Ontario Divisional Court clarifies the test for judicial review of adjudication under the Construction Act

6 minute read
30 May 2023

In late 2019, the Ontario construction industry welcomed several amendments to the Construction Act,[1] chief among them being the introduction of a prompt payment and adjudication regime to circumvent costly and time-consuming litigation. The prompt payment and adjudication regime is designed to secure a reasonable interim payment direction, while leaving open the ability for parties to revisit the substantive issues in other litigation and adjudication proceedings.

An adjudicator's decision under the Construction Act is an interim binding decision, but it is not final. The Construction Act does not provide for an appeal of an adjudicator's decision, rather judicial review is provided only with leave of the Divisional Court.[2]

Prior to the decision in Anatolia Tile & Stone Inc. v. Flow-Rite Inc., 2023 ONSC 1291 ("Anatolia Tile"), there existed no judicial guidance on the test for leave to apply for judicial review of an adjudicator's decision under the Construction Act. In Anatolia Tile, the Divisional Court denied leave to appeal yet provided rare reasons on such a leave motion, in order to provide guidance as to the proper test for leave to apply for judicial review.

Key takeaways

The Divisional Court first specified that the interim nature of an adjudicator's adjudication is "fundamental to the prompt payment scheme of the Construction Act: it is designed to secure a reasonable interim payment direction, following a fast and informal process."[3] In recognition that the prompt payment regime is premised on the purpose of expedited resolution of disputes, leave to apply for judicial review of such an interim decision will be rarely granted — in other words, there exists a high bar for leave being granted. The high bar recognizes that parties are without prejudice to revisit their substantive disagreements in litigation and private arbitration notwithstanding an adjudicator's interim decision.

Second, the Divisional Court provided two key points of clarification:

  1. Where leave to apply for judicial review is granted, the standard of review is reasonableness.
  2. Procedural unfairness may constitute a ground for judicial review, but such a review will be reviewed with the recognition that the prompt payment regime is intended to be an expedited process of dispute resolution.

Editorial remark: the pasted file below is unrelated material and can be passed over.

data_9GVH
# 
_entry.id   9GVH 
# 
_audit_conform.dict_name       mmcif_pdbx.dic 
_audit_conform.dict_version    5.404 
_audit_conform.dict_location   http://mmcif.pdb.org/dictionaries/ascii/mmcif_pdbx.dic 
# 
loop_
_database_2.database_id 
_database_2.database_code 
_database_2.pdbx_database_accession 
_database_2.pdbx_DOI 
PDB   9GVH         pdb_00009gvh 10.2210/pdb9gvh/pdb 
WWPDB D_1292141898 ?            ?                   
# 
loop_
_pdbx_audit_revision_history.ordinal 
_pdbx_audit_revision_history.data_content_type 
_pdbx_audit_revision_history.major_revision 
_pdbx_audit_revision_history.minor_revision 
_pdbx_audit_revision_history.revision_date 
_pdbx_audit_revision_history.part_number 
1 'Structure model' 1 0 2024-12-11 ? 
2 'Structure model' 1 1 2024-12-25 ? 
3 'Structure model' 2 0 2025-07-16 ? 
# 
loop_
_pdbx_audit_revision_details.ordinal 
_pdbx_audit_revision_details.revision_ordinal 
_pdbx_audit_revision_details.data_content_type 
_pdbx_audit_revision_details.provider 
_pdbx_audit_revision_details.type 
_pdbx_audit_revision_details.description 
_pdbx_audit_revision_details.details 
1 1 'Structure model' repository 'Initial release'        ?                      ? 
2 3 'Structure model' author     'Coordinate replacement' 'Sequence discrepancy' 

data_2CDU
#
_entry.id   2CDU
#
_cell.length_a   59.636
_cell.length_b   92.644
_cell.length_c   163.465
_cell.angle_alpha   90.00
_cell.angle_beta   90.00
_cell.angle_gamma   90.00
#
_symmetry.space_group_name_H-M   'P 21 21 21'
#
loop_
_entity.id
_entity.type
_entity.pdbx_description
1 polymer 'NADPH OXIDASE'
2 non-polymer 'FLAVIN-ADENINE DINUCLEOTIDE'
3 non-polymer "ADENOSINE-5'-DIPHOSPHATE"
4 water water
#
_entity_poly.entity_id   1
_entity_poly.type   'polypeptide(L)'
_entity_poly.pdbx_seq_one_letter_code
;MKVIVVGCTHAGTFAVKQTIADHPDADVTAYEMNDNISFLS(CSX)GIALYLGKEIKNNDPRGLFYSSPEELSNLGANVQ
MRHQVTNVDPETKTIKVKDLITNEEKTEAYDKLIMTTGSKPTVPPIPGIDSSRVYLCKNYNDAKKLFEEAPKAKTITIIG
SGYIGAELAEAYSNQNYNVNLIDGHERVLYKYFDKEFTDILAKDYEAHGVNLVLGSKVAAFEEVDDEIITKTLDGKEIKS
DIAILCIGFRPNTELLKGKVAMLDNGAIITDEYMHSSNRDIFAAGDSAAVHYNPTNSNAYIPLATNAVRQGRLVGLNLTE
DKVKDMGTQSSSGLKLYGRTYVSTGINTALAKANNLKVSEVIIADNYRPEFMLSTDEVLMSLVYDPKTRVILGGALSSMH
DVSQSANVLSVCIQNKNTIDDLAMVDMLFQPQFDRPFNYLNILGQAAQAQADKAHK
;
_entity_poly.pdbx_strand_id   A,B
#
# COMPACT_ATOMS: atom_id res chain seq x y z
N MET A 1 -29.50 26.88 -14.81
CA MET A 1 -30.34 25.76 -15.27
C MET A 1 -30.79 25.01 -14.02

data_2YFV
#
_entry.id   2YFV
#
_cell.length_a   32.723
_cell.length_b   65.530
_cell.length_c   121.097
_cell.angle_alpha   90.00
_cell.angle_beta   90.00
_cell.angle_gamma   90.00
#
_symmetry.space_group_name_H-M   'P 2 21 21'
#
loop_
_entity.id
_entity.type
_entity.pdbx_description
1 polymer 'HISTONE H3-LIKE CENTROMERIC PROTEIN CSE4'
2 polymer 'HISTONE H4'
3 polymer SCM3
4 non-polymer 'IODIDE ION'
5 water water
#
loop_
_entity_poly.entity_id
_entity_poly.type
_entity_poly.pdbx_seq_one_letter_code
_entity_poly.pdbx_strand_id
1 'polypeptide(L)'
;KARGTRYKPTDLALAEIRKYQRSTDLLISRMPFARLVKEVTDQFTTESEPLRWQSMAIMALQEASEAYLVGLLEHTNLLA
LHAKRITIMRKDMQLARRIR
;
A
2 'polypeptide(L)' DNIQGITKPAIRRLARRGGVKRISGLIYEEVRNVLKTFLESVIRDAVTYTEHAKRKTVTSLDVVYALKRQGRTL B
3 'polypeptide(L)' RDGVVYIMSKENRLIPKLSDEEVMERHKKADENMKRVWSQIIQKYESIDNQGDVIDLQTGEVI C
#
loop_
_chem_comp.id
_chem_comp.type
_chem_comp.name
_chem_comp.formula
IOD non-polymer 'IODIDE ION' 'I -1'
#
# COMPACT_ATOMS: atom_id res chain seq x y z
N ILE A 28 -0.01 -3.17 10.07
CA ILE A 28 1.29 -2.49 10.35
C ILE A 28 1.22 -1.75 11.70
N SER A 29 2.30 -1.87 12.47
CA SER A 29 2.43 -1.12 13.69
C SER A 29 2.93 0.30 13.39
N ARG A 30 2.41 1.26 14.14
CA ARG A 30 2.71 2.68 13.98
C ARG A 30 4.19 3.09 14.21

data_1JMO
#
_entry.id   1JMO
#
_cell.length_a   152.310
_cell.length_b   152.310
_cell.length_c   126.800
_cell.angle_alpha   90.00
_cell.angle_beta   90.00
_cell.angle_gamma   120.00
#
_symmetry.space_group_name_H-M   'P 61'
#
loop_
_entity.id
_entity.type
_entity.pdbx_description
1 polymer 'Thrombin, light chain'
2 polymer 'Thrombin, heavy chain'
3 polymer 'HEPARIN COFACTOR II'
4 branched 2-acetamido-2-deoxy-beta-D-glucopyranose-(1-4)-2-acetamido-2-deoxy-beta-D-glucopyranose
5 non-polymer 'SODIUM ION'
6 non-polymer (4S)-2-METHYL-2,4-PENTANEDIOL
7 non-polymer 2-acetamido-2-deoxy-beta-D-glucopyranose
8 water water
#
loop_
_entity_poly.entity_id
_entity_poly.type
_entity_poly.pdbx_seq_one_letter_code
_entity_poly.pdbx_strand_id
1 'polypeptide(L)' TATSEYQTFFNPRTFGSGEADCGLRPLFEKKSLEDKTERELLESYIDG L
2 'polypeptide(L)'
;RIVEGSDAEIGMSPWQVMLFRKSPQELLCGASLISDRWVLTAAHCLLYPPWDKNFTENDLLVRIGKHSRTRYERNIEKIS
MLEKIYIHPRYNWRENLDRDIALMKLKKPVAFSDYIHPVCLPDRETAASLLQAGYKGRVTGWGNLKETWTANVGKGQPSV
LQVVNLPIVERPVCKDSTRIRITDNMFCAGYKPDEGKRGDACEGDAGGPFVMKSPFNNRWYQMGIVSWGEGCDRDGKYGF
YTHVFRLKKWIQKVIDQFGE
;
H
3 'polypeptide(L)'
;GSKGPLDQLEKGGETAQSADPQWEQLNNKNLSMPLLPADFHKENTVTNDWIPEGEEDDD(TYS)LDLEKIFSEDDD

Third, the Divisional Court set out the test to be satisfied for leave to appeal, which is as follows:


  1. There is good reason to doubt that the impugned decision is reasonable; or
  2. There is good reason to believe that the process followed by the adjudicator was unfair in a manner that probably affected the outcome below.

And either:

  1. That the impact of the unreasonableness or the procedural unfairness probably cannot be remedied in other litigation or arbitration between the parties; or
  2. The proposed application raises issues of principle important to the prompt payment and arbitration provisions of the Construction Act that transcend the interest of the parties in the immediate case, such that the issues ought to be settled by the Divisional Court.

Lastly, the Divisional Court clarified the effect of non-payment on a motion for leave to appeal:

  1. Failure to pay in accordance with the prompt payment requirements of the Construction Act may lead the court to refuse leave.
  2. Where leave is granted, an applicant must obtain a stay or must make payment, failing which the court may dismiss the application on motion to quash or at the hearing of the application.
  3. It is in the discretion of a case management judge to stipulate whether a stay motion shall be argued (i) before the leave motion is decided, (ii) together with the leave motion, in writing, or (iii) by way of a separately argued motion after the leave motion is decided (if leave is granted).
  4. It is in the discretion of a case management judge to direct payment into court as a condition precedent to permitting a stay motion and/or a leave motion to be brought while the moving party is in breach of the payment order.[4]

The Divisional Court concluded its reasons by emphasizing that the legislature's goal of the prompt payment and adjudication regime is one of "prompt payment" and not just "prompt adjudication."[5]

Should you have any specific questions about this article or would like to discuss it further, please contact any member of our global Construction & Engineering Group to begin a conversation.

[1] R.S.O. 1990, c. C.30.

[2] See ibid at section 13.18.

[3] Ibid at para 3.

[4] See ibid at paras 8 and 11.

[5] Ibid at para 12.

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